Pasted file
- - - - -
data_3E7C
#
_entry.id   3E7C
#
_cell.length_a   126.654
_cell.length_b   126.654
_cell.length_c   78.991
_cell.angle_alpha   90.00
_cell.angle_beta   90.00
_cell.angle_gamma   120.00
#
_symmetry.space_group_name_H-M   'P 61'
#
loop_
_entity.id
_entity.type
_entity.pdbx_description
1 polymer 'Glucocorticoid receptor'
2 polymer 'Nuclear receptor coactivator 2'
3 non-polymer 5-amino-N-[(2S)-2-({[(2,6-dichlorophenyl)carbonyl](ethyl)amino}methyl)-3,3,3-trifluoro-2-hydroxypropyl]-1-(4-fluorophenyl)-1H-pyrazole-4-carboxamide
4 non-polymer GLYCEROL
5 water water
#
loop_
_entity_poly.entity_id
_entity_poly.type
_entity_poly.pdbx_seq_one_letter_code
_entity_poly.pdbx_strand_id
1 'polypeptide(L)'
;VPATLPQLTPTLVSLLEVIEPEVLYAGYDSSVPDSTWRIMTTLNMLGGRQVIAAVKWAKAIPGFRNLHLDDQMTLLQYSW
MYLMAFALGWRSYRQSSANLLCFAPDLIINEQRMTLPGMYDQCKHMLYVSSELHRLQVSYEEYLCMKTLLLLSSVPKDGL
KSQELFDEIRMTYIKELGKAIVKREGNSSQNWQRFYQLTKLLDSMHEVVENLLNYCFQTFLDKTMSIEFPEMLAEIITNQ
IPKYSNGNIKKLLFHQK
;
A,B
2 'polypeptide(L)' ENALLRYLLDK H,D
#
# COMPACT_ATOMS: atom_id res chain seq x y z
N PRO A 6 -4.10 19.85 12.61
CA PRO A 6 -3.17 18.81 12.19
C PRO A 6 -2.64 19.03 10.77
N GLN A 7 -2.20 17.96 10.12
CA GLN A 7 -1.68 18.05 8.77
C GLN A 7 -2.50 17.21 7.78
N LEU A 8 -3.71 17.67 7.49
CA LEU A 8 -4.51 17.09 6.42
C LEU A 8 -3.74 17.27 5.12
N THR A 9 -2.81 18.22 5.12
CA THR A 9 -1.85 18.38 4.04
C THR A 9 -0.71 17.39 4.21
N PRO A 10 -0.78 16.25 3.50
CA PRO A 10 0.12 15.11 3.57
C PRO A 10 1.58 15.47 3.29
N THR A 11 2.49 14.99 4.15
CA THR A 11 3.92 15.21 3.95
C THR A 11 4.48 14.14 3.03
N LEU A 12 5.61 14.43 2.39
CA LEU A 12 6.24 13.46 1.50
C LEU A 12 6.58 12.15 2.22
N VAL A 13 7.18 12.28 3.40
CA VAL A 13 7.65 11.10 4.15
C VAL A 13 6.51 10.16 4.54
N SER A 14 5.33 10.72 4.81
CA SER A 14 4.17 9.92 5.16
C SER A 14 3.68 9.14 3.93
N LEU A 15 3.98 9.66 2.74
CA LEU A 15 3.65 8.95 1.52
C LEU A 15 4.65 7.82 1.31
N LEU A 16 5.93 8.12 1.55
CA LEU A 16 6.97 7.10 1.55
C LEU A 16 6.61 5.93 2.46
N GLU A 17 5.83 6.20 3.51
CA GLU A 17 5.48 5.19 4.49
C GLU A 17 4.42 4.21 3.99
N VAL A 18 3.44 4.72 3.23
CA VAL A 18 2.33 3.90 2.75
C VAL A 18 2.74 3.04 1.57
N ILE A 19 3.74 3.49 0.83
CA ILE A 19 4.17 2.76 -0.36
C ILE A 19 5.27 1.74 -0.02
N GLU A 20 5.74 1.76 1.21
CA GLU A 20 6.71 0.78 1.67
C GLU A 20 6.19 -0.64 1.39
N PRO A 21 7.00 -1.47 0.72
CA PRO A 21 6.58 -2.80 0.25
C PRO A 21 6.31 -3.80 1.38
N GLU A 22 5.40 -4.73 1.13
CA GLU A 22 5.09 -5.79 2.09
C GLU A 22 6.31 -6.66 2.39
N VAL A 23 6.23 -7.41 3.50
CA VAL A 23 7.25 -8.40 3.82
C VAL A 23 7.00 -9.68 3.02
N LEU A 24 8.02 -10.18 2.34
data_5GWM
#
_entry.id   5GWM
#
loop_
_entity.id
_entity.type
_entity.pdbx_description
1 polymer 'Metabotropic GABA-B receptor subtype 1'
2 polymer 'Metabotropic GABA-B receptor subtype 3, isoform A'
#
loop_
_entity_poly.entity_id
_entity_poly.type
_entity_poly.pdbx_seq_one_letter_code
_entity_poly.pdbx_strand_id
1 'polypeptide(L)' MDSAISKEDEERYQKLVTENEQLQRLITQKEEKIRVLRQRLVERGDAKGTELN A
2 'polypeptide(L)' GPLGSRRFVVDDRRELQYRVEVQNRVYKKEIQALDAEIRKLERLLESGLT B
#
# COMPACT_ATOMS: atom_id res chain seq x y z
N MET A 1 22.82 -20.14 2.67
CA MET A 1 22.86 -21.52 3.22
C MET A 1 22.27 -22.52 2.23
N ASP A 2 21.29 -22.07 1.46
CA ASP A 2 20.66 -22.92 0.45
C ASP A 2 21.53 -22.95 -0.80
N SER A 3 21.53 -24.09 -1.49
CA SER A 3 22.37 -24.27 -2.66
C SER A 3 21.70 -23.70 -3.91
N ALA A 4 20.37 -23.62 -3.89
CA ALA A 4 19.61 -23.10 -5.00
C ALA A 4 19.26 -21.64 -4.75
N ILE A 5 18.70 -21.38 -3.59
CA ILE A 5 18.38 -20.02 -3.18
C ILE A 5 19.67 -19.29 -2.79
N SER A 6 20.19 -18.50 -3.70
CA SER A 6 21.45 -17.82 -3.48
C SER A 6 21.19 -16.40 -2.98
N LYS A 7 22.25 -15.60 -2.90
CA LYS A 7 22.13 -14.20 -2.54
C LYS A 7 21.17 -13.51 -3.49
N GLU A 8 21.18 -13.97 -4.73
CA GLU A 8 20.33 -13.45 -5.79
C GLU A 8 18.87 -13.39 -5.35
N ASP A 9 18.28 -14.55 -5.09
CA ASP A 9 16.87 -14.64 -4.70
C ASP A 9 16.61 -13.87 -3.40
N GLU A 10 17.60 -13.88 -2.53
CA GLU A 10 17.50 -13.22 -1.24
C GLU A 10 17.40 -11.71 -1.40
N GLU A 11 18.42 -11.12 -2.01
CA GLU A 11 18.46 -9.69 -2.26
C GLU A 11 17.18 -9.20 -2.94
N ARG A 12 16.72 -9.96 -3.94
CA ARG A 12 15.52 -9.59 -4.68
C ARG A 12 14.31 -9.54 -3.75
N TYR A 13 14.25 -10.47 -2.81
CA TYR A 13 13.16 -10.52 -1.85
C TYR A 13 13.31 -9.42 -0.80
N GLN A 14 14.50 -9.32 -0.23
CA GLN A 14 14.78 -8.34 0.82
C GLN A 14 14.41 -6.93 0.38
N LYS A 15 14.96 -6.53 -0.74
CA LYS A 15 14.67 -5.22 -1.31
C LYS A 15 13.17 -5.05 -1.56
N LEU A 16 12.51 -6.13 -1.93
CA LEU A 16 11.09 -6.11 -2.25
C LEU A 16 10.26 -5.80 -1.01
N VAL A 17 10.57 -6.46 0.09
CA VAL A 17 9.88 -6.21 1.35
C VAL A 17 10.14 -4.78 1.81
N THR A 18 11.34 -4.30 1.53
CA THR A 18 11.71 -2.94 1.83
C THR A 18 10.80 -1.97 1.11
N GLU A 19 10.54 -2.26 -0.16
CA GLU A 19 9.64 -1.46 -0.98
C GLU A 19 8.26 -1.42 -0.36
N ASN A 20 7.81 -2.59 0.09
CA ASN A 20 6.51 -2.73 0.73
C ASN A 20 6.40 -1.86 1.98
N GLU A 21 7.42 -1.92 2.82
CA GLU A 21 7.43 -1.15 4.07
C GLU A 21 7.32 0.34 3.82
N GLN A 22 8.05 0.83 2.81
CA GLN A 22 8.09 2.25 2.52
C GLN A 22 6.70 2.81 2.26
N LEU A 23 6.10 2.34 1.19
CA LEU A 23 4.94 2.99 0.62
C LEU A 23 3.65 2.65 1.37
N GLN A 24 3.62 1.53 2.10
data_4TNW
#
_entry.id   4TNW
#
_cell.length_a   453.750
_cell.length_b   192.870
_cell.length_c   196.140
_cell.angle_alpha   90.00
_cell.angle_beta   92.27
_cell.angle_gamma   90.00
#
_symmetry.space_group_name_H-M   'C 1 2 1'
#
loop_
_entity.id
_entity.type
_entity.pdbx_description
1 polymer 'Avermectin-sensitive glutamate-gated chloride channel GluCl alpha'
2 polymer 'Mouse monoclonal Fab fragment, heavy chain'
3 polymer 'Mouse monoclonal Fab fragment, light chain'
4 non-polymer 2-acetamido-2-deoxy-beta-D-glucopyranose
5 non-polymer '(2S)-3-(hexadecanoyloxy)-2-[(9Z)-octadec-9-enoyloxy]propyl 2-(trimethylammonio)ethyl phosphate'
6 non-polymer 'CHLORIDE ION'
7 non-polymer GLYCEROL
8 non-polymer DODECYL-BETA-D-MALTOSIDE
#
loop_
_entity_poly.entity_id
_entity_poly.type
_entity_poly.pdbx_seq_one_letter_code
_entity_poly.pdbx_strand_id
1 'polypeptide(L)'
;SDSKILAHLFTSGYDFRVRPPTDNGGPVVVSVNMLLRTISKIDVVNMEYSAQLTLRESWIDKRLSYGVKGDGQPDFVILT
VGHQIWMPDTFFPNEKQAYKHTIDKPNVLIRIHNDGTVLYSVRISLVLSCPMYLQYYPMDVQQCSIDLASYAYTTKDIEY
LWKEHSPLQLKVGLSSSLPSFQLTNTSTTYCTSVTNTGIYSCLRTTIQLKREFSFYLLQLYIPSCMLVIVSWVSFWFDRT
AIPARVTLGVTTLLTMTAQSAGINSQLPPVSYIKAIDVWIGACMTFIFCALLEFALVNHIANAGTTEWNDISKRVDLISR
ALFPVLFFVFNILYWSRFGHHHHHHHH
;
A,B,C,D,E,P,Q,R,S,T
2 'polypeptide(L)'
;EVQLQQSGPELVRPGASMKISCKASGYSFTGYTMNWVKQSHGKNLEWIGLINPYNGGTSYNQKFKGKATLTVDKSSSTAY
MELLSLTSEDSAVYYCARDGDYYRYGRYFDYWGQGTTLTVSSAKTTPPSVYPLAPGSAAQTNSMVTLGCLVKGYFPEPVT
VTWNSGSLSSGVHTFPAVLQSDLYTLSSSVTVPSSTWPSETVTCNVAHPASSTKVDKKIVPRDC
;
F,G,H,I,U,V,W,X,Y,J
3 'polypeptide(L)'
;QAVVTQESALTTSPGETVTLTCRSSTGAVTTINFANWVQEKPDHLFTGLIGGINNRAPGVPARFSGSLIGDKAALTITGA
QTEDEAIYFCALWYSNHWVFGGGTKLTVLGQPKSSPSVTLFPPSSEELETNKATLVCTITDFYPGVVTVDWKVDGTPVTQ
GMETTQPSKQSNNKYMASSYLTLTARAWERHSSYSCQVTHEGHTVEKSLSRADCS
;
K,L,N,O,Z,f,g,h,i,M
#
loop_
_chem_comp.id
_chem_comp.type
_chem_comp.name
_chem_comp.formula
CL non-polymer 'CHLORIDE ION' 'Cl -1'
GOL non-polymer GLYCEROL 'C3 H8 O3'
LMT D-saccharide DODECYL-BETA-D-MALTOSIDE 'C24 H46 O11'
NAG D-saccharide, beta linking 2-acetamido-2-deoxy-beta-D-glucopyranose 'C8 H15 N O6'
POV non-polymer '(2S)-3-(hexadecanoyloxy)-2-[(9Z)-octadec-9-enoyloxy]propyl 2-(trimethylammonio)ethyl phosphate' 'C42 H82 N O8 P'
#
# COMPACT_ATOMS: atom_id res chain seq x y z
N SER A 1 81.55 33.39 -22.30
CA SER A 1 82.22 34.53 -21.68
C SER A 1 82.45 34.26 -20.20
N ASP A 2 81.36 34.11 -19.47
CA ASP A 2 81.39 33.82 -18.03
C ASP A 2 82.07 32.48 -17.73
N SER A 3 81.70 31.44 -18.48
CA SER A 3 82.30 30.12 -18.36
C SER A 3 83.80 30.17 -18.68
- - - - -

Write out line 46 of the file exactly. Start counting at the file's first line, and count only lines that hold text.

CA LEU A 8 -4.51 17.09 6.42